Forget pumpkin beer, we’ve got sherry, cider, and lots of wine to drink this fall, all paired with edible expressions of the season. Here are four of our favorite food and beverage menus served around town this month.
Box Kite (115 St. Marks Place, 212-574-820)
Cider! While not as popular as when our forefathers and foremothers swigged it, there’s a strong revival of interest in the hard beverage made from apples, and curiosity is at its height in the fall when Cider Week hits NYC. To celebrate the drink’s diversity, tiny operation Box Kite Coffee will host a five day pop-up cider pairing menu between October 28 and November 1.
Box Kite has collaborated on the ten-course meal with Rowan Imports, an importer and distributor focused solely on global hard ciders. Company rep Jeff Russell has selected both East Coast and European tipples to match each dish. Try butternut squash and cranberry with New York’s Orchard Hill, or a mushroom consommé with pickled porcinis paired with a French cider uniquely characterized as having “bacon fat, brisket, and peat on the palate.” The tasting menu, developed and executed by Dave Fisher and Serena Chow, is best described as new American with a blend of French and modern techniques, featuring fall ingredients.
The menu will be offered twice each night, at 7 p.m. and 9 p.m., for $125 per person. If you’re inclined to talk cider with Russell, he will do the pouring on the 30th. Reservations can be made at firstname.lastname@example.org.
Manzo at Eataly (200 Fifth Avenue, 212-229-2180)
Lovers of the sprawling Italian foodopolis Eataly may forget that the mega-market emphasizes fine dining as much as informal grazing and sipping. The formal dining space, Manzo, coordinates fall flavors with Italian (obviously) wines on a five-course, $75 menu (wine pairing is an additional $40) that will be offered through December.
Designed by Eataly’s executive chef Fitz Tallon in conjunction wine director Emily Hand, menu highlights include foie gras prepared with autumnal flavors of apple, celery, and a cherry balsamic sauce, served with a dry sparkling wine from Aosta, a mountainous region near the Swiss border. Beef braised in Barolo gets a glass of the obvious — Barolo. Concord grapes have arrived at farmers markets and adorn Manzo’s dessert, too, providing a bright, grapey foil to creamy yogurt semifreddo, with a sweet, frothy red wine, Brachetto d’Acqui, for palate cleansing refreshment.
The Musket Room, (265 Elizabeth Street, 212-219-0764)
New Zealander Matt Lambert, co-owner and executive chef of Nolita restaurant The Musket Room, defied those skeptical of his first Michelin star (awarded after only four months of service last year) by earning the star from the esteemed guide again this year.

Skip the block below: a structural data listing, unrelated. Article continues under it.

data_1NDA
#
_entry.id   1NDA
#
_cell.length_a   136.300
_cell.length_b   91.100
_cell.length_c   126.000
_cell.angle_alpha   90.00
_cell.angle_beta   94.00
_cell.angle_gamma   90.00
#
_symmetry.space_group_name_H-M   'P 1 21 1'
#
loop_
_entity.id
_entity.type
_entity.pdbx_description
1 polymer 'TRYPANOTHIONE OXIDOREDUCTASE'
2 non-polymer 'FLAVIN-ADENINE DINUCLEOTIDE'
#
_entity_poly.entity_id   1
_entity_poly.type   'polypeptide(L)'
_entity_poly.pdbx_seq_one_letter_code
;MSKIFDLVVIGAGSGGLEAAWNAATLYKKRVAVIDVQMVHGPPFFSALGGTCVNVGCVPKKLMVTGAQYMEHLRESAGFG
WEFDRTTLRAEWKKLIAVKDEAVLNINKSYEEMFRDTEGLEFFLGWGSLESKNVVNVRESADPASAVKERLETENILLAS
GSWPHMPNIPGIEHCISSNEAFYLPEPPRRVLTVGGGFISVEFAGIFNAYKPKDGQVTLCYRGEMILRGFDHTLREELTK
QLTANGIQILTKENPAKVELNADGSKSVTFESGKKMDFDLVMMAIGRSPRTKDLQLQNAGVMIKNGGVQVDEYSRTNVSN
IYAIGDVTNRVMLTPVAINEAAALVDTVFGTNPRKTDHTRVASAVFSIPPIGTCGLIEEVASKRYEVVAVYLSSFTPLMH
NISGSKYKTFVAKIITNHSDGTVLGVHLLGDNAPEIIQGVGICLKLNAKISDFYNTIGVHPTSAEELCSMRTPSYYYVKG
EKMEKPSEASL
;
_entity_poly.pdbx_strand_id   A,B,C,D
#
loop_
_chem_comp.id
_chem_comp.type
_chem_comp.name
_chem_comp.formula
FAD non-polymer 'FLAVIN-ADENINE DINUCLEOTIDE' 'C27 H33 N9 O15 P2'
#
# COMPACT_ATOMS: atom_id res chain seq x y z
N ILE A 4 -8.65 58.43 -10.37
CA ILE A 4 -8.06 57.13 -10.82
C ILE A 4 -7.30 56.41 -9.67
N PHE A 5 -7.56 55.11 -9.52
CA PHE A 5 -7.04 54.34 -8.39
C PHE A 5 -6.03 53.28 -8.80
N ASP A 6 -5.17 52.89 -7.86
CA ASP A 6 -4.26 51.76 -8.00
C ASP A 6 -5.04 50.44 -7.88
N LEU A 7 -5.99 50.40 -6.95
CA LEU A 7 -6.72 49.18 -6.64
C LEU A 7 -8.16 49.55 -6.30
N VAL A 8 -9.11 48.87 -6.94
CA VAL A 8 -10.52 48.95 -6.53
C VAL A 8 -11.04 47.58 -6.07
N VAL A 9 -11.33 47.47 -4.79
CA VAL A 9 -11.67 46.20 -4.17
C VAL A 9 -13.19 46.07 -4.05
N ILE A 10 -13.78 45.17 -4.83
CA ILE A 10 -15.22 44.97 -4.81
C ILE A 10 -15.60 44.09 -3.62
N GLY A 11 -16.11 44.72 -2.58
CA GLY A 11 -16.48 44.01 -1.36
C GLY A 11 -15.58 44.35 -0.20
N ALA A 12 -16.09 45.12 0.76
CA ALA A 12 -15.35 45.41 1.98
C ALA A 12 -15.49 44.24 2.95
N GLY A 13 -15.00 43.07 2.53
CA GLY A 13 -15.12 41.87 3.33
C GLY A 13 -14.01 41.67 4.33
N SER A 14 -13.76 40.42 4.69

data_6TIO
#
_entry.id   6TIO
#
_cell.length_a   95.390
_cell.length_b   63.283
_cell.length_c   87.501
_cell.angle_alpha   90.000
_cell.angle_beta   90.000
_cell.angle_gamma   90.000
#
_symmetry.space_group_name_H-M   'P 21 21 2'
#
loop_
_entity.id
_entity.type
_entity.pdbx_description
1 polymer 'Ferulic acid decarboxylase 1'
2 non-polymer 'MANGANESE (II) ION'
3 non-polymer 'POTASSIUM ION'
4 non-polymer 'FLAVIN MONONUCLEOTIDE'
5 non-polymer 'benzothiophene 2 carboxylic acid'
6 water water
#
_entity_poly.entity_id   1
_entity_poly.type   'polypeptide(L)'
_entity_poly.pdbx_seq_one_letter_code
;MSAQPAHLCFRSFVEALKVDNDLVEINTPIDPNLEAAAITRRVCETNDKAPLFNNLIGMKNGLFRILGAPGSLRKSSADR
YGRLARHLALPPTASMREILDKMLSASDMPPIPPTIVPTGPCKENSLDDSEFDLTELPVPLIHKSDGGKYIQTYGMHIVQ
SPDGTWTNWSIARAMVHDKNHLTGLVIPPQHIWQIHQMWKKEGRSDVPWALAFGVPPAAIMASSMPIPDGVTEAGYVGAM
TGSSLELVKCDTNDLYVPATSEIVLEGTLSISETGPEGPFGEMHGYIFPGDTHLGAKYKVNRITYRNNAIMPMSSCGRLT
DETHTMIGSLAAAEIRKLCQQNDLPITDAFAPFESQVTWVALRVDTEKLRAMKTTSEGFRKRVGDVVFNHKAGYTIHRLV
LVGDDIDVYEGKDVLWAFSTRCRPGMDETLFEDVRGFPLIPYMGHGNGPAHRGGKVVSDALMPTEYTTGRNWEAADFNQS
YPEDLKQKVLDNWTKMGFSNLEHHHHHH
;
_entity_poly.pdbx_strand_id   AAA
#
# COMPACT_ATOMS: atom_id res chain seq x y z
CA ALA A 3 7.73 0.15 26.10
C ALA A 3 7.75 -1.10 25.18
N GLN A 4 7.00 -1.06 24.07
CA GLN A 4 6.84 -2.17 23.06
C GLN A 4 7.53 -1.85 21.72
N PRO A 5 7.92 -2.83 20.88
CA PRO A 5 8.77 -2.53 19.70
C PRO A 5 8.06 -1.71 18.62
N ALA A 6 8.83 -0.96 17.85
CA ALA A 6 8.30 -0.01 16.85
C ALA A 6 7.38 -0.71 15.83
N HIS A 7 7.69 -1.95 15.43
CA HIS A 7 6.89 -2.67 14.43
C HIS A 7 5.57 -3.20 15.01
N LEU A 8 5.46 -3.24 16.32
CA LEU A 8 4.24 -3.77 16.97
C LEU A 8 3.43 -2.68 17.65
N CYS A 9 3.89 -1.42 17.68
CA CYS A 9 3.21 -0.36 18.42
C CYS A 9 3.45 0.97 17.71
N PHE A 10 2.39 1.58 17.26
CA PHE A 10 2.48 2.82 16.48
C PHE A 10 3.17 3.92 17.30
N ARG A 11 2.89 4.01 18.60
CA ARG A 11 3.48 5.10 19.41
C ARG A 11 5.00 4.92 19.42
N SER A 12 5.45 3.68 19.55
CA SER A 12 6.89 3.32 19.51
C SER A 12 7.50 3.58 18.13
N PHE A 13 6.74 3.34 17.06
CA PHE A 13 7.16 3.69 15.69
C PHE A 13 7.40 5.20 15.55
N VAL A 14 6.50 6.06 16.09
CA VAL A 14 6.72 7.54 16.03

Originally from Auckland, Lambert’s Antipodean-inspired cuisine receives the seasonal treatment every few weeks with an update to the six-course tasting menu. Running through the end of October, the current iteration is paired with predominantly Kiwi wines, selected by sommeliers Cameron Douglass and Dane Campbell.
Diners will sample cold smoked scallops with sweet and tangy black garlic and pear, combined with NZ’s most exciting Chenin Blanc from producer Millton out of Gisborne. A Wairarapa Pinot Noir contributes red berry fruit and earth notes to sweetbreads and butternut squash, while a dense red blend from Man O’War winery on Waiheke Island mirrors the mineral, gamey flavors of New Zealand red deer.
The six-course menu costs $75 per person; the beverage pairing, an additional $60.
Donostia, (155 Avenue B, 646-256-9773)
Avenue B sherry mecca (45 by the glass!) and Basque tapas bar Donostia celebrates the legacy of sherry house Gonzalez Byass this fall with a menu that aligns small, regionally informed plates paired with a range of fortified wines from the brand, notably the Tio Pepe line.
The menu works to demonstrate the versatility of sherry in the glass drunk alongside a diverse range of flavors, as well as the wine’s ability to enhance a dish when used in its preparation. The alchemy of a briny sea urchin pate with a nutty amontillado creates striking umami pop in the mouth, while an adult sundae of mascarpone gelato gets a flavor lift from a drizzle of sweet PX Nectar by Gonzalez Byass.
The $70 price tag includes nine sherries ranging from fino and amontillado to the sweet, viscous desert wine made from the Pedro Ximenex grape (PX for short). Patrons will have access to the rarely available Palmas series — wines sourced from the Tio Pepe’s finest barrels — like the Tres Palmas, a 10-year-old fino-amontillado.
The menu will be available by request only, during lunch and dinner, Sunday through Wednesday, until December.